Navaratri – Day 0 – VKTK

No trip to Kanchipuram is complete without a trip to the VKTK dhoti store. The selection of dhotis, saris, and beautiful silks is truly amazing. Each day of the Navaratri celebration will include a Suvasini Puja during which a younger and older woman will receive traditional gifts of a sari and other items. It is a charming way of making real the idea that women are the embodiment of the divine feminine.

We also ordered some custom woven shawls for the Navaratri Yagya sponsors.

First it was off to the vegetable market which must not have changed in hundreds of years. First was a stop at a stall run by on older woman whose specialty was banana leaves which are used instead of plates for meals; the ultimate in organic recyclable.

Then the vegetable stand where the proprietor sat in the middle of all the different vegetables. Jayashri (Seetharam’s wife) would say what she wanted, the guy’s wife would pick them, pass them over to her husband to weighwith an old fashioned balance scale, and then he’d dump them into the shopping bag. Efficient but it seems that you took whatever items he gave you…no sorting through to find just the best ones!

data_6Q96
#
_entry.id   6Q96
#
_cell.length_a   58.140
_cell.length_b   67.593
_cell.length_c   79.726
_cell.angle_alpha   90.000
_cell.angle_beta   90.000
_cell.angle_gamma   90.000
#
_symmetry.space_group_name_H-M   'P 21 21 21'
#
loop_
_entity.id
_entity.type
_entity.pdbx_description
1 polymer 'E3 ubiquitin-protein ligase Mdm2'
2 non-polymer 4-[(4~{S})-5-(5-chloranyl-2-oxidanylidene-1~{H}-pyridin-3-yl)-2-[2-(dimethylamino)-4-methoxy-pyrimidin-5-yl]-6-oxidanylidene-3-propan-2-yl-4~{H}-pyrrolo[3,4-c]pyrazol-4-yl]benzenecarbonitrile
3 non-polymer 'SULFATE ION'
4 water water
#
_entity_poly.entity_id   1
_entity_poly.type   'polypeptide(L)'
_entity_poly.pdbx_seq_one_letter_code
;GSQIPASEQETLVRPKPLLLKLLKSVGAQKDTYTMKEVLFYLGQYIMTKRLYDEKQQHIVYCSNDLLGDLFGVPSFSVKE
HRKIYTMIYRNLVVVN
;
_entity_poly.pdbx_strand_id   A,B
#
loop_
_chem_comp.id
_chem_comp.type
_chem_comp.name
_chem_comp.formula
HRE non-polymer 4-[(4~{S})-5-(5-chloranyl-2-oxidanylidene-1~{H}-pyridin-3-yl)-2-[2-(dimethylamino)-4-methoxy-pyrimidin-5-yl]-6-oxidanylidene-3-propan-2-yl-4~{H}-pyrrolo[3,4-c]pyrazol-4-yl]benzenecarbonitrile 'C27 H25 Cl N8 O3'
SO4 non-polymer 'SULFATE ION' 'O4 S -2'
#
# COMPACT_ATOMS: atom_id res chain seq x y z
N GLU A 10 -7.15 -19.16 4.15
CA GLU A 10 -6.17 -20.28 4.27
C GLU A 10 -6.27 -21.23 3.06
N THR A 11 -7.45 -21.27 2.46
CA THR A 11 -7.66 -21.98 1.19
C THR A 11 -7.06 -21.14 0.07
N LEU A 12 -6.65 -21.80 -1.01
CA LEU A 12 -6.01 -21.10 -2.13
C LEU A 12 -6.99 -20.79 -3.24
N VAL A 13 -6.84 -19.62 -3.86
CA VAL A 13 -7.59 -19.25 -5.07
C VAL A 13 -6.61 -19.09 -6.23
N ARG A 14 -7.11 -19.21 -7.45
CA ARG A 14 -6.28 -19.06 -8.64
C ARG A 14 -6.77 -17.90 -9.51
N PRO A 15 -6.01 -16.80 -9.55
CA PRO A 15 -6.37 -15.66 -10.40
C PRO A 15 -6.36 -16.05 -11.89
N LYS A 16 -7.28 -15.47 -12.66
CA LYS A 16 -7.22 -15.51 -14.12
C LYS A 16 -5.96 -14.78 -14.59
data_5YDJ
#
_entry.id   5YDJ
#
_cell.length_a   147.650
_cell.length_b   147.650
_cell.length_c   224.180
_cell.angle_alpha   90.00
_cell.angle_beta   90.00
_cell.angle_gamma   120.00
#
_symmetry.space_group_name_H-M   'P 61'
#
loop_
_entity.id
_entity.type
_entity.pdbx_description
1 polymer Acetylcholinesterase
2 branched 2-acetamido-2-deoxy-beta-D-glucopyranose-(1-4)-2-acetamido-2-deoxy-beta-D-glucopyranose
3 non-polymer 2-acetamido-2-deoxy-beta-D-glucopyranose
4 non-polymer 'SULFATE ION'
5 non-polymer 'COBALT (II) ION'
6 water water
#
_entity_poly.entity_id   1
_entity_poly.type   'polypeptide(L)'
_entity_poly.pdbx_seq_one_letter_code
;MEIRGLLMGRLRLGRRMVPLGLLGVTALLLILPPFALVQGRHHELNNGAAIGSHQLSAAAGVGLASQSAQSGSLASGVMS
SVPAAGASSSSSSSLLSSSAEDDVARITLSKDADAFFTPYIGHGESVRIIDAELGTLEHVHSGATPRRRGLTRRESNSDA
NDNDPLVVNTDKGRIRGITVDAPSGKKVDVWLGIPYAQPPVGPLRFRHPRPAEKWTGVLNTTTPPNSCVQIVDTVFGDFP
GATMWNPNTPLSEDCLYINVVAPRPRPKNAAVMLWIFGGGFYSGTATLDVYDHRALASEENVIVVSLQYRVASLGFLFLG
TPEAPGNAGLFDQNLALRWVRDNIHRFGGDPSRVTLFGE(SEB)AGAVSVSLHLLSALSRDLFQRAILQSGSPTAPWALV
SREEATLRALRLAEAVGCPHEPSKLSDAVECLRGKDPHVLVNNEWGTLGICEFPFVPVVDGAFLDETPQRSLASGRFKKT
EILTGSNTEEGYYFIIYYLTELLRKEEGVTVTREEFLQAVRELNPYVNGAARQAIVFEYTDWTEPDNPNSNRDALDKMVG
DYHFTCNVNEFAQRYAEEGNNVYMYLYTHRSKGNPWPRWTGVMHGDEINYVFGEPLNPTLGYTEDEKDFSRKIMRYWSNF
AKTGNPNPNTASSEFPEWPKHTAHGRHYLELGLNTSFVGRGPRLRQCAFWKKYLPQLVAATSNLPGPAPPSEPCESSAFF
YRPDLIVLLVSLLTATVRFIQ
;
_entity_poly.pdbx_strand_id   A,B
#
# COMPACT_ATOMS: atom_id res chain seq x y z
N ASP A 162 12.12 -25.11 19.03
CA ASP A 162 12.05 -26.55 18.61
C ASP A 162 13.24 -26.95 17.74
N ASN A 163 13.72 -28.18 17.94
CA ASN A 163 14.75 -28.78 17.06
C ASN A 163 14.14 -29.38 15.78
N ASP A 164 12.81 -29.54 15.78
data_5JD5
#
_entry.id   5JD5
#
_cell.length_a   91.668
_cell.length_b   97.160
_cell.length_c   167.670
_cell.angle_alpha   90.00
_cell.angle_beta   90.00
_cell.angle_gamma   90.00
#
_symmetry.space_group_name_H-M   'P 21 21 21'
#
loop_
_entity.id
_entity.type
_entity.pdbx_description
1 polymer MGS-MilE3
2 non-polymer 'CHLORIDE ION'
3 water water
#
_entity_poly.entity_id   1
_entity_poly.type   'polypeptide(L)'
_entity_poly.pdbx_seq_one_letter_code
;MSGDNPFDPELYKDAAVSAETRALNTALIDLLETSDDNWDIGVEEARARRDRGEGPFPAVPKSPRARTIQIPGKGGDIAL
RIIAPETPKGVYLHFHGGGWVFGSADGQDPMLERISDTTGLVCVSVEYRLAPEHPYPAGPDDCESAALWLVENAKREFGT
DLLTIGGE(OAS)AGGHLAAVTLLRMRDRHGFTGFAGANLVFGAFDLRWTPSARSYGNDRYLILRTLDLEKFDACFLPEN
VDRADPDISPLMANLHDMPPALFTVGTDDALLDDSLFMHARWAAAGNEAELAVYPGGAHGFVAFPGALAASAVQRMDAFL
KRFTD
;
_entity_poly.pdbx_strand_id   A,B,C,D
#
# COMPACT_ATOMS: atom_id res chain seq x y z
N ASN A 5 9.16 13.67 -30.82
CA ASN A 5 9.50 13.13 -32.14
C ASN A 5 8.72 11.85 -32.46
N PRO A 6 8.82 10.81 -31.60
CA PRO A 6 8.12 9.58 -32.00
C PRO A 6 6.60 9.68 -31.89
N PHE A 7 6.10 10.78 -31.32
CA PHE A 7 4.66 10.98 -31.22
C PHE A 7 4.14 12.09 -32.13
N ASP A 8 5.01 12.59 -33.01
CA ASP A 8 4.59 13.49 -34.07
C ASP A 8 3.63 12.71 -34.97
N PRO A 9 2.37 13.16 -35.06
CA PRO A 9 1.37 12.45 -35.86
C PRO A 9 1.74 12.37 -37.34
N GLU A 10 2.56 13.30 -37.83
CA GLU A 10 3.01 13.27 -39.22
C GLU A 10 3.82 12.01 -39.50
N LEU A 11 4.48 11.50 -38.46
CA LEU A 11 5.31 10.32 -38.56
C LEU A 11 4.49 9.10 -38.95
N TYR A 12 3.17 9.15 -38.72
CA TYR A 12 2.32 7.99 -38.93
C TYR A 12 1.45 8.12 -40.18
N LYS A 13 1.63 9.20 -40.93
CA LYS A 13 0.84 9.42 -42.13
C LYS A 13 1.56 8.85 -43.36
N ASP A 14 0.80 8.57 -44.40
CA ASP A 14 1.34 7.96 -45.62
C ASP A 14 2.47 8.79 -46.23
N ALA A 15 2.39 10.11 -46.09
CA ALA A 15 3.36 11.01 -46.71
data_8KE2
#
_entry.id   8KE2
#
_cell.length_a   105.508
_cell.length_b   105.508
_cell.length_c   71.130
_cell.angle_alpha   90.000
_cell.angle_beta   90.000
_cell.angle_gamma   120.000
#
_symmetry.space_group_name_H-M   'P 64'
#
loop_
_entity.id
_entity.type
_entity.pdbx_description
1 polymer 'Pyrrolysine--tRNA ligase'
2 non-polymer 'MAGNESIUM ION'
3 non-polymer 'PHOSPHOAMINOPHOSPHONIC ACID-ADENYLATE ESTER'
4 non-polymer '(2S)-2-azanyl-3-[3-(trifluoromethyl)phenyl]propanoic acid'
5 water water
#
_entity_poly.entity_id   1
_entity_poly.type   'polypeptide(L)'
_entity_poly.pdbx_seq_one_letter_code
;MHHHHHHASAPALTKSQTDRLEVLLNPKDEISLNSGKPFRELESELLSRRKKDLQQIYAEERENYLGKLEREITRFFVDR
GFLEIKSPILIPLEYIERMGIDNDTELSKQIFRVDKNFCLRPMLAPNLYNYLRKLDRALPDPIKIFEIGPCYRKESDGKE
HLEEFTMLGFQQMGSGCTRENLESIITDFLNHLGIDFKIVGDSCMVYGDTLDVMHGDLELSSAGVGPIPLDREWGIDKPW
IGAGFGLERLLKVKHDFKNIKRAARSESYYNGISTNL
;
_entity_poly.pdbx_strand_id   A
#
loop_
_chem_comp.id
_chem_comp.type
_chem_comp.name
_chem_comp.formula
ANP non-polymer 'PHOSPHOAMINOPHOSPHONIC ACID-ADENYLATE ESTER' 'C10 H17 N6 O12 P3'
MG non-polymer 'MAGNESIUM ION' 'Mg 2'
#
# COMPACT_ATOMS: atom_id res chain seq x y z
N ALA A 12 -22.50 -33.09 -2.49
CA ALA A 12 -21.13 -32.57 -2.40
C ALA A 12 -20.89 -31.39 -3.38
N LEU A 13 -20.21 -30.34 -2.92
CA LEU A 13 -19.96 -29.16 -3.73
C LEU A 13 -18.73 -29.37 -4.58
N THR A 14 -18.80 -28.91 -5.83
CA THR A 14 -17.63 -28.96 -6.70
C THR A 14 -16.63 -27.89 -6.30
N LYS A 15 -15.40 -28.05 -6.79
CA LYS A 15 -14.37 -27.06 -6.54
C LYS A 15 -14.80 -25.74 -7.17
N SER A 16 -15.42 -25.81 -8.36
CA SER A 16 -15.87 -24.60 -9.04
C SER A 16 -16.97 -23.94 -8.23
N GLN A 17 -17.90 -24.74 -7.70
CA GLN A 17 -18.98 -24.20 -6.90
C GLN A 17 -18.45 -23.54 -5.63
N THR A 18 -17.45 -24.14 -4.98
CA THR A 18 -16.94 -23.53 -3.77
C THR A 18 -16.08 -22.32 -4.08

Then it was off to some Vishnu temples of which Chanchi has many. Unfortunately my camera developed a bad case of dead battery, so there are no photos.

The first temple was based on a story from the Mahabharatha in which Duryodhana invites Krishna to visit him and constructs a huge bamboo throne for him to sit on. In fact, the throne is so large that a number of the King’s men hid inside in order to kill Krishna.

But Krishna, sensing the King’s plan, simply expands in size, snapping the bamboo and crushing the soldiers. In this temple, Vishnu is shown seated, but about 20 feet tall. Carved in limestone instead of the usual granite, the detail and precision of the carving is extraordinary. The entire murti is covered in a black oil (casturi?) making the whole thing shine. The effect is quite impressive because clearly the temple was built around him and you don’t see the immense size until you are quite close up in the sanctum.

The second temple was from the same period and shows the Vamana incarnation of Vishnu with one foot on the demon King and the other straight over his head as he takes one step in each of the three worlds. Once again, at over 20 feet tall, the effect is very impressive.